Thursday, January 31, 2019

Luis Terrero on baseball cards

Outfield Luis Terrero played five seasons in the major leagues, for the Diamondbacks, Orioles and White Sox. In 243 games he hit .234 with 14 HR and 52 RBI. Now the hitting coach for the Greeneville Reds minor league team, he kindly answered my questions about baseball cards.

"I was a baseball & basketball card collector as a young kid growing up.
To be signed as a professional baseball player was a big & proud step for me & my family, but to be signed by Arizona DBacks scout (Junior Noboa) who was one of the stars in my collection of cards when i was a little kid without any intention to become a professional baseball player, was very shocking. But getting the opportunity to have my own baseball card was a huge thing for me because I was able to show them that I was representing them & that they can have something to show up - feel proud of our relationship. To see them talking & showing my baseball card to everybody all around the town. Until this day 20 years after there is people that has keep it as one of their more priceless gifts. An amazing feeling when i could it give away my baseball card to my childhood friends, classmates, baseball teammates as well my family to their friends."

Wednesday, January 30, 2019

Chilly street trade

It's tough work being a street vendor, for a lot of reasons. One of them is to be outside in all weather. I was really cold looking through some boxes in 30 degree weather. After a while my hands were starting to freeze and I was having a hard time sorting through cards. So I kind of rushed through it - fortunately I did a pretty good job and only pulled one card I had already (the '98 Bowman Sexson).

Tuesday, January 29, 2019

Brayan Pena on baseball cards

Catcher Brayan Pena played twelve seasons in the major leagues for the Braves, Royals, Tigers, Reds and Cardinals. In 638 games he hit .259 with 23 HR and 164 RBI. Now the manager of the Tigers' Gulf Coast League team, he kindly answered my questions about baseball cards.

"My first baseball big league card was one of the proudest moments in my career, because I was thinking about showing it to my kids one day. Both of them are collecting cards and they have my cards in there. MISSION ACCOMPLISHED.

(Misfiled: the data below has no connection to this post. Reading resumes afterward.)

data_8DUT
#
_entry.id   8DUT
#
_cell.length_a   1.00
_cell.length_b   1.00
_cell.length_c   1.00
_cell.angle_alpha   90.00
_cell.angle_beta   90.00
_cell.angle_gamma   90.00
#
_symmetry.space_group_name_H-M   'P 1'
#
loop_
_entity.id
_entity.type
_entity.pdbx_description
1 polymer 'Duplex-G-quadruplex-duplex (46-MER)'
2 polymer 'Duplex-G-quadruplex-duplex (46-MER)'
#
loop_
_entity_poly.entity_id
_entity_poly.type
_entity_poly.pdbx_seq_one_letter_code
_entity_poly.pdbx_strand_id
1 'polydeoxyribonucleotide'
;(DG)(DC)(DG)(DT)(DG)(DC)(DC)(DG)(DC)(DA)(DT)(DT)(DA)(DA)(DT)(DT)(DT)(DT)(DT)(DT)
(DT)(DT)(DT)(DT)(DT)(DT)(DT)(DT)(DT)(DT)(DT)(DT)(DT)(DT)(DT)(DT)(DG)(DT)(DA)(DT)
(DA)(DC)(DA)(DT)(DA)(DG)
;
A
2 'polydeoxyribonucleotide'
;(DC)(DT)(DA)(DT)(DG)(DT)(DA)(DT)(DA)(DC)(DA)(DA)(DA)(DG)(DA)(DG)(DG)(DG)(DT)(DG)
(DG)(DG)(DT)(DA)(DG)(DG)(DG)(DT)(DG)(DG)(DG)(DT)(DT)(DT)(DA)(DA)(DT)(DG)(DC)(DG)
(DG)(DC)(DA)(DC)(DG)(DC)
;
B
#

I'm not a big collector but I love to see my kids' card collections, they trade cards with their friends and I love that they have Chapman, Judge and Stanton cards."


Monday, January 28, 2019

1981 Topps Steve Dillard

The front: The palm tree in the back indicates that this is spring training.
The back: Dillard scored at least one run in the 1972 College World Series. Ole Miss’s new coach was former Yankee Jake Gibbs, the start of Gibbs’s 19-year tenure there.
The player: Dillard was a second baseman for four teams over eight seasons, hitting .243 with 13 HR and 102 RBI in 438 games.
The man: Dillard recently retired from his role as Director of Parks & Recreation for the city of Saltillo, MS. His son, Tim Dillard, is a pitcher for the Brewers.
My collection: I have ten of his cards, from 1977 to 1982. I would be interested in trading for 1982 TCMA Edmonton Trappers #4.

Sunday, January 27, 2019

More street trading

Swapped a few more cards with Al this week.
I had to grab an Edgar after the Hall of Fame announcement. Found a Tino I needed too. (You can tell what part of the alphabet I was in.) The Oswalt was the only dupe out of the lot.

Saturday, January 26, 2019

Late but still great

After laying forgotten on the floor of the Tallahassee postal facility for a few weeks, Johnny's trade package finally arrived in New York yesterday. At the time he sent it, I needed all of the cards. A few of them I since picked up in my recent lot purchases, but they would have been dupes then anyway. All but one of the cards was a part of one of Johnny's more obscure mini-collections.

The 1958 Vada Pinson is the one that doesn't fit. Just a rookie card of a guy with 2750+ hits, 250+ HR and 300+ SB. Extremely cool. I know a lot of people like to rag on yellow baseball cards, but yellow '58s are some of my favorite vintage cards. The '66 Eddie Fisher fits the minicollection though. That year he reached #2 on the charts with "Games That Lovers Play".
 Five from 1970, including Fisher again. In 1970 he was laying low after his divorce with Connie Stevens the previous year. In 1970 Tony Gonzalez had not yet been born; that year Atlanta's tight end was Jim Mitchell, who had a solid 11-year career. Chuck Taylor the basketball shoe guy had died the previous year. Bob Reed was in his first season starring as Mike Brady on The Brady Bunch, while Lee May had his second straight 30-HR season in Cincinnati.
Gonzalez and Taylor are available for trade if anyone wants them.